Photo courtesy of Ancestry.com user Satwun.

A hunting accident?

Wilson Daily Times, 15 November 1929.

I have not found any follow-up to this news story, but Harvey Rodgers‘ death certificate lists his cause of death as “Gun shot wound of chest accident while hunting.”

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  • Harvey Rodgers — in the 1920 census of Cross Roads township, Wilson County: Jim Rogers, 60; wife Lanie, 50; children Latina, 15, Harold, 12, Louisa, 9, and Harvey, 8; and nieces Ema B., 20, and Mabel Sanders, 6.
  • Wray Bridgers

A house blazed on the other side of town.

Wilson Daily Times, 20 January 1899.

In January 1899, a house owned by Annie Barnes and occupied by Ed Humphrey and George Rogers. The “two fire companies” that responded were, presumably, the all-white city department and all-black volunteer Red Hot Hose Company. Neighbor B.F. Briggs, as indicated by the honorific “Mister,” was white.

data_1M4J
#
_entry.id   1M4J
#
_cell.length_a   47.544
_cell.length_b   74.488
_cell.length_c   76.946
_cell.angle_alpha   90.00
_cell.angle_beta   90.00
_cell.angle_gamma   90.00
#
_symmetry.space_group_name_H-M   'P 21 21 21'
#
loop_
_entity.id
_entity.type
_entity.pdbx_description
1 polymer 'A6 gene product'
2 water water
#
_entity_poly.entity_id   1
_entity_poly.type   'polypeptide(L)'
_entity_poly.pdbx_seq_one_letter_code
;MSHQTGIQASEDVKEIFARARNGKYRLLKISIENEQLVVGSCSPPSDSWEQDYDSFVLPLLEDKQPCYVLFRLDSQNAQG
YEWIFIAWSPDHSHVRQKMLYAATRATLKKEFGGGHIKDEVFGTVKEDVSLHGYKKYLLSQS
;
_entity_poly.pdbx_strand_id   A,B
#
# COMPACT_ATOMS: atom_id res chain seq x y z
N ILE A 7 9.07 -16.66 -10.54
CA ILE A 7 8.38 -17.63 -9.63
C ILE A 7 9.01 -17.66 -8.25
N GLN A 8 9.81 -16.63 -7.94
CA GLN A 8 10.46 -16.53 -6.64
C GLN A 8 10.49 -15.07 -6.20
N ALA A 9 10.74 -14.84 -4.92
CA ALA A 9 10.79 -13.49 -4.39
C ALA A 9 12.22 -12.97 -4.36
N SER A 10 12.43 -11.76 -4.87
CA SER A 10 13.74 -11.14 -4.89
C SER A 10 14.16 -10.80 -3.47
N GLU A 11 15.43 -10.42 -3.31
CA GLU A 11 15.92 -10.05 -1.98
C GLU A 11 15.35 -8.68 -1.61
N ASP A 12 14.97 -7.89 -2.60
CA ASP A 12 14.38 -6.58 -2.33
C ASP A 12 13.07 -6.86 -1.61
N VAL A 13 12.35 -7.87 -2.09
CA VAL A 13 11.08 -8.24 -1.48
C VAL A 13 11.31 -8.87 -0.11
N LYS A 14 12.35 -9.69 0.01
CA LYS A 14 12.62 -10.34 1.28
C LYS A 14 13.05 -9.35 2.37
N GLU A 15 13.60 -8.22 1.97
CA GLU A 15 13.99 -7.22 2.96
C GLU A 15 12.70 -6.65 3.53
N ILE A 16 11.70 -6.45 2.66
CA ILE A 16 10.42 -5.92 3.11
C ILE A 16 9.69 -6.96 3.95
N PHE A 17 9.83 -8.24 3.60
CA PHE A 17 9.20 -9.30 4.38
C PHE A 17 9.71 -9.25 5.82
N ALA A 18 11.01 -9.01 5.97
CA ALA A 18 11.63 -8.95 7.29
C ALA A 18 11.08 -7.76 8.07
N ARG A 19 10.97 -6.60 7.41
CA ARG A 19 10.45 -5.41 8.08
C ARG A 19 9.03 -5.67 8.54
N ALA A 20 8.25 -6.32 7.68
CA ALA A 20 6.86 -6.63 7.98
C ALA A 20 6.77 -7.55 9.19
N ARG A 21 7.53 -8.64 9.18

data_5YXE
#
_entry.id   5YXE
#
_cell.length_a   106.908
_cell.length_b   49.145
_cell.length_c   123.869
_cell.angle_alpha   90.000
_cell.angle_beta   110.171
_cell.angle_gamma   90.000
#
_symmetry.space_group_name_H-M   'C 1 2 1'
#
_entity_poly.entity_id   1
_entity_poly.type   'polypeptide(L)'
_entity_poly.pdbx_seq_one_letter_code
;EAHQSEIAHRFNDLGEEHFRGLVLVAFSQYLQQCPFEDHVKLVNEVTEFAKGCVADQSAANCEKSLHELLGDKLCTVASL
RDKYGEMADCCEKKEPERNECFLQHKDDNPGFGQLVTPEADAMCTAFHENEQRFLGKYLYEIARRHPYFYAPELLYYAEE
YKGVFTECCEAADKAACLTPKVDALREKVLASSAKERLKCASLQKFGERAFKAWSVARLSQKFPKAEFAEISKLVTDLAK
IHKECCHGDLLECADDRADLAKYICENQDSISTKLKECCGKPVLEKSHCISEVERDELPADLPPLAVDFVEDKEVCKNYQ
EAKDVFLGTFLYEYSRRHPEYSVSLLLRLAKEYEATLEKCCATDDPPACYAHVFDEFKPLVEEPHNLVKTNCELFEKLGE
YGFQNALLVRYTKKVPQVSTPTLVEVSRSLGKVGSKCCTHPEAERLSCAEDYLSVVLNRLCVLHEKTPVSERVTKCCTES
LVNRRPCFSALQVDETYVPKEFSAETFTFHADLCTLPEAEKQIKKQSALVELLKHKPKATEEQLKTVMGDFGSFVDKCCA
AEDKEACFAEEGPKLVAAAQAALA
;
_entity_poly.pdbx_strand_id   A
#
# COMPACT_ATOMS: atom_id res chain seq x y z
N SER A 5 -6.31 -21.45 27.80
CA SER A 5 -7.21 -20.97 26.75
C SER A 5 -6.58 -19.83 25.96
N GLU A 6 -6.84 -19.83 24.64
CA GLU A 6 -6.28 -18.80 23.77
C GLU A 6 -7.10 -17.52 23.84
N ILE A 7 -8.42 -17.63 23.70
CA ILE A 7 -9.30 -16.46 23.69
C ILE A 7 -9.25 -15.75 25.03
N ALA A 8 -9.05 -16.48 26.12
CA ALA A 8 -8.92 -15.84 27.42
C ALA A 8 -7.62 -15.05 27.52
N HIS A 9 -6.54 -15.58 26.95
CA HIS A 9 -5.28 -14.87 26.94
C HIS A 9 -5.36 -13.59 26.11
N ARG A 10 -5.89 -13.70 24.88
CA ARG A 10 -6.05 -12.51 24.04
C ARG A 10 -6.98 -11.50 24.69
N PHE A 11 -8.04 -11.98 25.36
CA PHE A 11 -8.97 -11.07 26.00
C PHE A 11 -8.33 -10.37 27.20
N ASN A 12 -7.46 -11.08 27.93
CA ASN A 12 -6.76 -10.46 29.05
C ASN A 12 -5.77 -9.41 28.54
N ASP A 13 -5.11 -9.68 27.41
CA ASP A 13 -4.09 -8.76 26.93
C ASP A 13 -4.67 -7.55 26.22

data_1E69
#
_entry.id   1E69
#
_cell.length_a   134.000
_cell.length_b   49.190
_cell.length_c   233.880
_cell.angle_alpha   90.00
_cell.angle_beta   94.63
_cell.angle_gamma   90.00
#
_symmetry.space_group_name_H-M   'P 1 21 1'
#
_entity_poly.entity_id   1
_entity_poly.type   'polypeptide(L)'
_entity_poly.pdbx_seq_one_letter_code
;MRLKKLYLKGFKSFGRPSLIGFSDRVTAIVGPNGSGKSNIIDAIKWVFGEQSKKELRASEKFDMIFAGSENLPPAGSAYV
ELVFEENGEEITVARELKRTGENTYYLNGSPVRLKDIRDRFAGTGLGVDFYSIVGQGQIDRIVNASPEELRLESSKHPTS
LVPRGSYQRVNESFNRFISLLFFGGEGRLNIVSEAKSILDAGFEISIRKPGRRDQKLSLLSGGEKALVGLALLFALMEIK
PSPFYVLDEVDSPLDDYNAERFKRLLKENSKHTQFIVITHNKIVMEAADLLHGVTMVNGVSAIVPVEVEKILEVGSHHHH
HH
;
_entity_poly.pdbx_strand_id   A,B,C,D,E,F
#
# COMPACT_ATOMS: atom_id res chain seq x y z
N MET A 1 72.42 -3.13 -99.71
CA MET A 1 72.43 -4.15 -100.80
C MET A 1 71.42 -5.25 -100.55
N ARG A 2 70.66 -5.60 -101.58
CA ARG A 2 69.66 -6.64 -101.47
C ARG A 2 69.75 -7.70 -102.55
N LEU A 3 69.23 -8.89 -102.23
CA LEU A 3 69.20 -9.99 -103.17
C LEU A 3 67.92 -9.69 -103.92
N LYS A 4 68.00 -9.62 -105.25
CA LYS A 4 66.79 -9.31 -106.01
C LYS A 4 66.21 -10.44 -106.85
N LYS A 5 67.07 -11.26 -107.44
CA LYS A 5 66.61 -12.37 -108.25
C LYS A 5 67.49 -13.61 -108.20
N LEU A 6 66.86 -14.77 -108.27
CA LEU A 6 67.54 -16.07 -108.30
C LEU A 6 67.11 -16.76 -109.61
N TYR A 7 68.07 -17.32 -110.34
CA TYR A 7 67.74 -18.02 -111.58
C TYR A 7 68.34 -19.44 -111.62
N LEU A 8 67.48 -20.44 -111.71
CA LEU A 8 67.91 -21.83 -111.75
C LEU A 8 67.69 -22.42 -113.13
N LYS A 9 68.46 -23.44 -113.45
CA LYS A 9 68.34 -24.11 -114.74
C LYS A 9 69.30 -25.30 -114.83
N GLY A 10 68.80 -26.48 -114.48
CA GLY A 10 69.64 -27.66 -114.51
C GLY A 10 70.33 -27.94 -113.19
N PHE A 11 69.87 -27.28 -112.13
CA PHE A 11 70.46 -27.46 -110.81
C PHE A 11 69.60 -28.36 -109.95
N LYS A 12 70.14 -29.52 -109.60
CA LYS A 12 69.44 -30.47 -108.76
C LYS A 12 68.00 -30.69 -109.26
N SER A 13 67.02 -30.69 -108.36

Teenager killed in a car-bike accident.

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Wilson Daily Times, 10 May 1946.

Fourteen year-old Jessie Lee Davis was seated on the handlebars of his friend Walter Rogers‘ bicycle when a car made a left turn in front of them. Rogers did not see the car and ran into it, killing Davis. The driver of the car, a 22 year-old white man named Vernest Ballance, was initially charged with manslaughter in Davis’ death, but the case was dismissed after a preliminary hearing.

  • Jessie Lee Davis

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Jesse Lee Davis was the son of Clinton Davis and Alliner Sherrod Davis Randall. His funeral was handled by his great-uncle, C.E. Artis.

  • Walter Rogers

In the 1940 census of Wilson, Wilson County: at 705 East Green (one of several families in a rooming house), tobacco factory stemmer Thomas Rodgers, 37; wife Minorh, 33, housemaid; and children Ruth, 15, Joseph, 14, Otis G., 12, and Walter, 8.

Co-workers sale.